Lost In Space

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  • Directed By: Stephen Hopkins
  • Written By: Akiva Goldsman
  • Release Date: April 3, 1998
  • Domestic Distributor: New Line
  • Cast: William Hurt, Mimi Rogers, Heather Graham, Gary Oldman

Box Office Info:
Budget: $90 million Financed by: New Line
Domestic Gross: $69,117,629 Overseas Gross: $67,041,794

lost in space 1998 box office
On June 17, 1994 the production company Prelude Pictures acquired the rights to the Lost In Space property from Ib Melchior and on August 5, 1994 Prelude took the project over to New Line for development and financing.  Ib Melchior’s contract stipulated that he would receive $75,000 if the movie was produced, plus a special advisor fee of $1,500 per week for a minimum of ten weeks during pre-production.  He would also be entitled to 2% of Prelude’s gross receipts — and Prelude would only receive gross receipts from New Line if the movie turned a profit.  There were no profits on Lost In Space.  New Line paid Melchior $90,000 and then he unsuccessfully sued the mini-major, claiming he was entitled to his portion of the film’s revenue.  The court sided with New Line in 2003, five years after Lost In Space flopped and the court summary stated that the movie had never broken even.

Back to pre-production.  The project began to come together quickly in late 1996 and was in front of the cameras in March 1997.  The budget for Lost In Space was $90 million and it was greenlit as New Line’s most expensive movie in the company’s history.   The film was expected to launch a franchise based off the built in awareness of the property’s name from the 1965 TV series — appealing to both baby boomers nostalgic for the show and younger auds who would interested from the easily packaged premise.

As the movie went into production, New Line also fully exploited the property for merchandising opportunities — landing tens of millions in free exposure from dozens of corporations who also felt a big screen Lost In Space had major blockbuster potential.  Trendmasters launched a toy line; both Harper Prism and Scholastic had book tie-ins; Frontier Communications International sold Lost In Space branded phone cards; Altoids branded their cases for mints; and Little Caesars Pizza signed on to shill out $20 million in Lost In Space tie-ins, only to pull out in October ’97, which prompted a $100M lawsuit from New Line.  Long John Silver’s eventually took over the Little Caesars deal.

Lost In Space was dated for April 3, 1998 and in addition to the massive amount of months long cross-promotional exposure, New Line was bullish on their marketing — and also dished out for Super Bowl ads priced at $1.3M per 30 seconds.  It bowed against Mercury Rising.  Much of the pre-release publicity was also informing audiences that this new Lost In Space shed the campy nature of the show, but despite the huge budget, the vfx were so poor that it did indeed push the movie into unintentional goofy territory.  Reviews were negative, with most critics complaining that the picture was a plotless, narrative flatline and visually ugly.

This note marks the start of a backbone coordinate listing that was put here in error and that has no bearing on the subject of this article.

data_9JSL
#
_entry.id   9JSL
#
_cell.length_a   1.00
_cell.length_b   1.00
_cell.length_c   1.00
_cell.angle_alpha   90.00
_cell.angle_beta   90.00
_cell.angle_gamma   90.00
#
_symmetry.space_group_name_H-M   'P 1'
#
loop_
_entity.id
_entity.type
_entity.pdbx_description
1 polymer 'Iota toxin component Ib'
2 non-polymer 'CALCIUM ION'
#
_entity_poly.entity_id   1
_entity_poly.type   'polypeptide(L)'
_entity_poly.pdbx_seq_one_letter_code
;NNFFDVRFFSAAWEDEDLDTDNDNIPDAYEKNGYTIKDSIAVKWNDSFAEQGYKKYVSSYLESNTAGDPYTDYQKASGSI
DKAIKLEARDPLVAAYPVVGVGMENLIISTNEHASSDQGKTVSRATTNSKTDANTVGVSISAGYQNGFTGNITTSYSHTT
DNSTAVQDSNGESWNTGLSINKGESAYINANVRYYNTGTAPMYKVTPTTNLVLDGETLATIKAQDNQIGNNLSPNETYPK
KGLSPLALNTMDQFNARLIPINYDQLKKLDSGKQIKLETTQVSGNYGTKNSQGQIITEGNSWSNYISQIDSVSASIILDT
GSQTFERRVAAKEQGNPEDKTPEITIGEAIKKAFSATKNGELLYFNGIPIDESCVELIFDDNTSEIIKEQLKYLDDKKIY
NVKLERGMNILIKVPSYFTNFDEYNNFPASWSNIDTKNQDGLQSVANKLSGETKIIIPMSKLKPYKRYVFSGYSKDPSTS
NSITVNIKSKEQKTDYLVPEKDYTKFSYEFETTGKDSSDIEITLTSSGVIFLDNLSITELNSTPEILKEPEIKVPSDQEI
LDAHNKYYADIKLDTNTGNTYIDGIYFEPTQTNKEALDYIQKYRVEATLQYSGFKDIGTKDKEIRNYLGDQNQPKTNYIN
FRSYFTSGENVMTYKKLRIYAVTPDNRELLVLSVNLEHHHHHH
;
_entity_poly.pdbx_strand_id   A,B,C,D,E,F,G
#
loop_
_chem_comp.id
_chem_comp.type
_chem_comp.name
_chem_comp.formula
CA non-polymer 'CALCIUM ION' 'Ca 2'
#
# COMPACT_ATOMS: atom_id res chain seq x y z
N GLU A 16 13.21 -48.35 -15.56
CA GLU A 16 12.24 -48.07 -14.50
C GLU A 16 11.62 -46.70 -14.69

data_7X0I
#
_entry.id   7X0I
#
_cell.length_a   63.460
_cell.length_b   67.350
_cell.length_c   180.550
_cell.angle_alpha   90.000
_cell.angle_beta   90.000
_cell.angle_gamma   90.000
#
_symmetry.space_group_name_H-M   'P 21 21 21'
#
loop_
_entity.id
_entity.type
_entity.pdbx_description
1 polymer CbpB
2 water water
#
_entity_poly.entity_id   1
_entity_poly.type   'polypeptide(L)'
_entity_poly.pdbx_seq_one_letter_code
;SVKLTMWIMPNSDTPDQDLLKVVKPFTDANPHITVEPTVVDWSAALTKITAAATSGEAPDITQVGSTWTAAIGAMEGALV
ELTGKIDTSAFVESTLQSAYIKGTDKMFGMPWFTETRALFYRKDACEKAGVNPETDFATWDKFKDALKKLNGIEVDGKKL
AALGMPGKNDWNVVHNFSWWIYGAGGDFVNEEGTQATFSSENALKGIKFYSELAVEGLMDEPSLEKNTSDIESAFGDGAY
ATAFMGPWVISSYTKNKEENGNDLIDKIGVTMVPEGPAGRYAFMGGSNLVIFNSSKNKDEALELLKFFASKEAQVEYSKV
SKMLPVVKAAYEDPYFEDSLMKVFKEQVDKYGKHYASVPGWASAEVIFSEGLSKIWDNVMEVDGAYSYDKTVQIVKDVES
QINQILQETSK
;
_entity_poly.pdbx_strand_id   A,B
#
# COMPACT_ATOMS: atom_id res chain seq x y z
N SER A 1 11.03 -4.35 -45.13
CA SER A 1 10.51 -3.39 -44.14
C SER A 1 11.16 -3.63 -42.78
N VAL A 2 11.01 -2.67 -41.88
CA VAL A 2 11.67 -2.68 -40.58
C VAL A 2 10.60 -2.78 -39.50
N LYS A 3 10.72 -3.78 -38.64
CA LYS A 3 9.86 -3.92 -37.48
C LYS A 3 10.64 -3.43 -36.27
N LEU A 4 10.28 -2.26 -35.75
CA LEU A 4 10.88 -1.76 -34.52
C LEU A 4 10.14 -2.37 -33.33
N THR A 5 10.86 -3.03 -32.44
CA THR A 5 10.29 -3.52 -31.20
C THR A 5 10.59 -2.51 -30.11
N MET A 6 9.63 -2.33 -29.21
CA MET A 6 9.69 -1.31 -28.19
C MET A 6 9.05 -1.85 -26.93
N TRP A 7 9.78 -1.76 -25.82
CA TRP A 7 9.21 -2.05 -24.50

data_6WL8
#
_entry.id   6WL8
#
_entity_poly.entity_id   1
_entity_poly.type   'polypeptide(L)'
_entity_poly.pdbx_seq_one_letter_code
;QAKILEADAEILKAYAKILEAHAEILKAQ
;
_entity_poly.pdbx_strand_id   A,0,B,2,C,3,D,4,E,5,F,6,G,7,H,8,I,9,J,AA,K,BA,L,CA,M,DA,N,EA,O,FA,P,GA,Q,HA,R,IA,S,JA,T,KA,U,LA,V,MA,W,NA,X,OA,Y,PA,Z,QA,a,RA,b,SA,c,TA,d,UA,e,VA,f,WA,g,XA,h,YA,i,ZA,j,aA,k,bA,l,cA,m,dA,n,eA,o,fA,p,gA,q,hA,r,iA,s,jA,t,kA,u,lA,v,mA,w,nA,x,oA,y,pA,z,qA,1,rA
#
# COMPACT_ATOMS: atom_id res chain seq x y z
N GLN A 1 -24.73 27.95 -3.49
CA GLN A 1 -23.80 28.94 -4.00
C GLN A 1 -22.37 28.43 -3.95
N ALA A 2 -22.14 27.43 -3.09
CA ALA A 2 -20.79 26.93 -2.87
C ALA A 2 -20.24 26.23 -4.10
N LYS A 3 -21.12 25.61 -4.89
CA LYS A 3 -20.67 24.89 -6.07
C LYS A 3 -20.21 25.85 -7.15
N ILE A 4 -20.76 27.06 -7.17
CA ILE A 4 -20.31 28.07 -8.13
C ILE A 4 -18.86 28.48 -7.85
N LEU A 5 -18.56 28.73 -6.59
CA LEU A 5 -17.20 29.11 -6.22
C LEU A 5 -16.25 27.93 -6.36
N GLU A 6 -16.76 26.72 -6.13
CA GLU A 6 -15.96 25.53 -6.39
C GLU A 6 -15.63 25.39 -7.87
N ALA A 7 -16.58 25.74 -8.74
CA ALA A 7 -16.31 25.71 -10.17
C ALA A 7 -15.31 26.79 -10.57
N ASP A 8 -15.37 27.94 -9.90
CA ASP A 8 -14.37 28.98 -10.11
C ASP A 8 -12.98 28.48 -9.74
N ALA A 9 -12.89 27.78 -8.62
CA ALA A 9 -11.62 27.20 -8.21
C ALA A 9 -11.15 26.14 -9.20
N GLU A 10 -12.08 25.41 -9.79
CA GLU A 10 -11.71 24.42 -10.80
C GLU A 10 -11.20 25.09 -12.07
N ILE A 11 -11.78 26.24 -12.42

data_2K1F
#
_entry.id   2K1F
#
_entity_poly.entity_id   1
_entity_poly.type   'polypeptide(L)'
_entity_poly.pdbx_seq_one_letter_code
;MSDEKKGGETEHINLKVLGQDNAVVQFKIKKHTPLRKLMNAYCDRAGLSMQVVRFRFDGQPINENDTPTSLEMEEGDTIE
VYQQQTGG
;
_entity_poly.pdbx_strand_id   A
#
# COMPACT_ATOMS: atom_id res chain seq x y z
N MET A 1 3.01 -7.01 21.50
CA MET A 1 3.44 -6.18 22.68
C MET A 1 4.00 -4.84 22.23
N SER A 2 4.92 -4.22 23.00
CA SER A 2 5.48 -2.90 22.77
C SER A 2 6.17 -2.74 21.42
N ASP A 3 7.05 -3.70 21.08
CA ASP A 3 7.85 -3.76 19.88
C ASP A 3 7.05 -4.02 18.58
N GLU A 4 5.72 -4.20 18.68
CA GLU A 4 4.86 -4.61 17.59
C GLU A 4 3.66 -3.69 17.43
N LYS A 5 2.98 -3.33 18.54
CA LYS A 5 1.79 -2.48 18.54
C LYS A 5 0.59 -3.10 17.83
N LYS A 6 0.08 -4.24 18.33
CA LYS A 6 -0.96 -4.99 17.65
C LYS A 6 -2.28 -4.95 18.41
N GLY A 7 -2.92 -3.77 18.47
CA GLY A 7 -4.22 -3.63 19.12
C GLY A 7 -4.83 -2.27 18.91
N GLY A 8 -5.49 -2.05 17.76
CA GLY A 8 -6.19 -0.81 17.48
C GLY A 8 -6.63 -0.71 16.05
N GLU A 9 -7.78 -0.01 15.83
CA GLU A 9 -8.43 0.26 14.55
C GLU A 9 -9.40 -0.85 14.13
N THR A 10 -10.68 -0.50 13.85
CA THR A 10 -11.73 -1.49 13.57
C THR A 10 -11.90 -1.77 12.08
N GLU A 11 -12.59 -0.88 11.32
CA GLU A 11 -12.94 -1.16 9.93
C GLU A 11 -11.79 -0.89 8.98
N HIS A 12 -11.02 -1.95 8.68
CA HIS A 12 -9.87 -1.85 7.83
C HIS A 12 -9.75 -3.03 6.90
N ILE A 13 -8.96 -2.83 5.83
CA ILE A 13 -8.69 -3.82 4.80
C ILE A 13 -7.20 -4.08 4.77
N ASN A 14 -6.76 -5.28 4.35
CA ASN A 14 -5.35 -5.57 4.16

Lost In Space opened with $20,154,919 — and it’s only box office achievement was being the first movie to dethrone Titanic from the #1 spot after 16 weeks in release.  It declined a modest 33.5% to $13,395,392 the following frame and then fell 44.4% to $7,451,911 in its third session.  The domestic run closed with a franchise ending $69,117,629.  New Line would see returned about $38M after theaters take their percentage of the gross, which would almost cover the P&A expenses, but none of the budget.

New Line did mitigate some risk on the pricey picture, by selling some offshore rights to distributors.  Lost In Space pulled in a less than blockbuster $67M from its overseas run.


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  1. Man, the box office was brutal in the 90s after you account for P&A costs. If Netflix was around back then, they could have bought all of these movies and made them themselves.

    This is why by the late 90s studios were chasing international box office, and in the 2000s, China/Asian audiences, as they had over 1 billion viewers ready for all the new 3D multiplexes and IMAX cinemas that were springing up.

  2. New Line completely screwed up international release dates too, so much so, in the UK stores were selling import US DVDs of the movie before (which ironically were cheaper to buy than a singe cinema ticket) it was even out in cinemas as it took so long to be released. And that’s people who saw the film legitimately.

  3. By the usual 55/45 domestic split and 40/60 overseas split, New Line saw about $64.8 million returned to them, which left them with at least a $65 million loss once P&A expenses are accounted for.

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